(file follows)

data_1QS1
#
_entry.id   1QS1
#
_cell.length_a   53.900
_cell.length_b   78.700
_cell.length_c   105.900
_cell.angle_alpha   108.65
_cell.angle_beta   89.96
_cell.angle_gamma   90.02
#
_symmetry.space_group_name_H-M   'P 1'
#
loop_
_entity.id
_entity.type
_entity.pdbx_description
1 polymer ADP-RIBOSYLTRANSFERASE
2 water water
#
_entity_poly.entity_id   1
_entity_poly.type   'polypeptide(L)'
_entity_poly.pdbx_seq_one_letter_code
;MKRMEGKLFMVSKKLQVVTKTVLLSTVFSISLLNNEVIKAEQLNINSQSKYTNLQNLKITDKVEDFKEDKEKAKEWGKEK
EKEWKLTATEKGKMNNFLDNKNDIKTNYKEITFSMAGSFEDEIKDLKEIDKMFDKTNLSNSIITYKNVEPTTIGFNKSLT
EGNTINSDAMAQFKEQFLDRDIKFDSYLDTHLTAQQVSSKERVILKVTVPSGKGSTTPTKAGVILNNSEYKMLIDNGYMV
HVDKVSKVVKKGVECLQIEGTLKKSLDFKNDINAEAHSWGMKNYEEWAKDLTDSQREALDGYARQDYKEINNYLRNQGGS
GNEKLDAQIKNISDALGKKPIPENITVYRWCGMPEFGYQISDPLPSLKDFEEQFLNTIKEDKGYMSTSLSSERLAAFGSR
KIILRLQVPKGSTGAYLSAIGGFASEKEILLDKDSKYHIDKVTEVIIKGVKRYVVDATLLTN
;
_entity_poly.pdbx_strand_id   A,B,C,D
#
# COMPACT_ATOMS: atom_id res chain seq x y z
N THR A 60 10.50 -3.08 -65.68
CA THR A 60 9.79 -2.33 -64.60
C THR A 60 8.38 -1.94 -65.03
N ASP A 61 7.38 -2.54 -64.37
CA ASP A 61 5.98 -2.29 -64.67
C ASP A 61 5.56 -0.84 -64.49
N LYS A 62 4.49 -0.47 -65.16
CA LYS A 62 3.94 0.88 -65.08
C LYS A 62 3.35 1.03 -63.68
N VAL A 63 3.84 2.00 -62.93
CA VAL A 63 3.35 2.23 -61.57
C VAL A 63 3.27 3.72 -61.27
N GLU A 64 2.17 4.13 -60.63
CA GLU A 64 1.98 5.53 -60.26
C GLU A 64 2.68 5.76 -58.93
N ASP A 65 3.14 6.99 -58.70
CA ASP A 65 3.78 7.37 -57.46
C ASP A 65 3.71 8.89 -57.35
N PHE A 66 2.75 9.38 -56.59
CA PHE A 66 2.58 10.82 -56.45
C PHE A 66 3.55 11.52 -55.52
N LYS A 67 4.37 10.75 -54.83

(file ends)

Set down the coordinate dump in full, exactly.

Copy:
data_1QS1
#
_entry.id   1QS1
#
_cell.length_a   53.900
_cell.length_b   78.700
_cell.length_c   105.900
_cell.angle_alpha   108.65
_cell.angle_beta   89.96
_cell.angle_gamma   90.02
#
_symmetry.space_group_name_H-M   'P 1'
#
loop_
_entity.id
_entity.type
_entity.pdbx_description
1 polymer ADP-RIBOSYLTRANSFERASE
2 water water
#
_entity_poly.entity_id   1
_entity_poly.type   'polypeptide(L)'
_entity_poly.pdbx_seq_one_letter_code
;MKRMEGKLFMVSKKLQVVTKTVLLSTVFSISLLNNEVIKAEQLNINSQSKYTNLQNLKITDKVEDFKEDKEKAKEWGKEK
EKEWKLTATEKGKMNNFLDNKNDIKTNYKEITFSMAGSFEDEIKDLKEIDKMFDKTNLSNSIITYKNVEPTTIGFNKSLT
EGNTINSDAMAQFKEQFLDRDIKFDSYLDTHLTAQQVSSKERVILKVTVPSGKGSTTPTKAGVILNNSEYKMLIDNGYMV
HVDKVSKVVKKGVECLQIEGTLKKSLDFKNDINAEAHSWGMKNYEEWAKDLTDSQREALDGYARQDYKEINNYLRNQGGS
GNEKLDAQIKNISDALGKKPIPENITVYRWCGMPEFGYQISDPLPSLKDFEEQFLNTIKEDKGYMSTSLSSERLAAFGSR
KIILRLQVPKGSTGAYLSAIGGFASEKEILLDKDSKYHIDKVTEVIIKGVKRYVVDATLLTN
;
_entity_poly.pdbx_strand_id   A,B,C,D
#
# COMPACT_ATOMS: atom_id res chain seq x y z
N THR A 60 10.50 -3.08 -65.68
CA THR A 60 9.79 -2.33 -64.60
C THR A 60 8.38 -1.94 -65.03
N ASP A 61 7.38 -2.54 -64.37
CA ASP A 61 5.98 -2.29 -64.67
C ASP A 61 5.56 -0.84 -64.49
N LYS A 62 4.49 -0.47 -65.16
CA LYS A 62 3.94 0.88 -65.08
C LYS A 62 3.35 1.03 -63.68
N VAL A 63 3.84 2.00 -62.93
CA VAL A 63 3.35 2.23 -61.57
C VAL A 63 3.27 3.72 -61.27
N GLU A 64 2.17 4.13 -60.63
CA GLU A 64 1.98 5.53 -60.26
C GLU A 64 2.68 5.76 -58.93
N ASP A 65 3.14 6.99 -58.70
CA ASP A 65 3.78 7.37 -57.46
C ASP A 65 3.71 8.89 -57.35
N PHE A 66 2.75 9.38 -56.59
CA PHE A 66 2.58 10.82 -56.45
C PHE A 66 3.55 11.52 -55.52
N LYS A 67 4.37 10.75 -54.83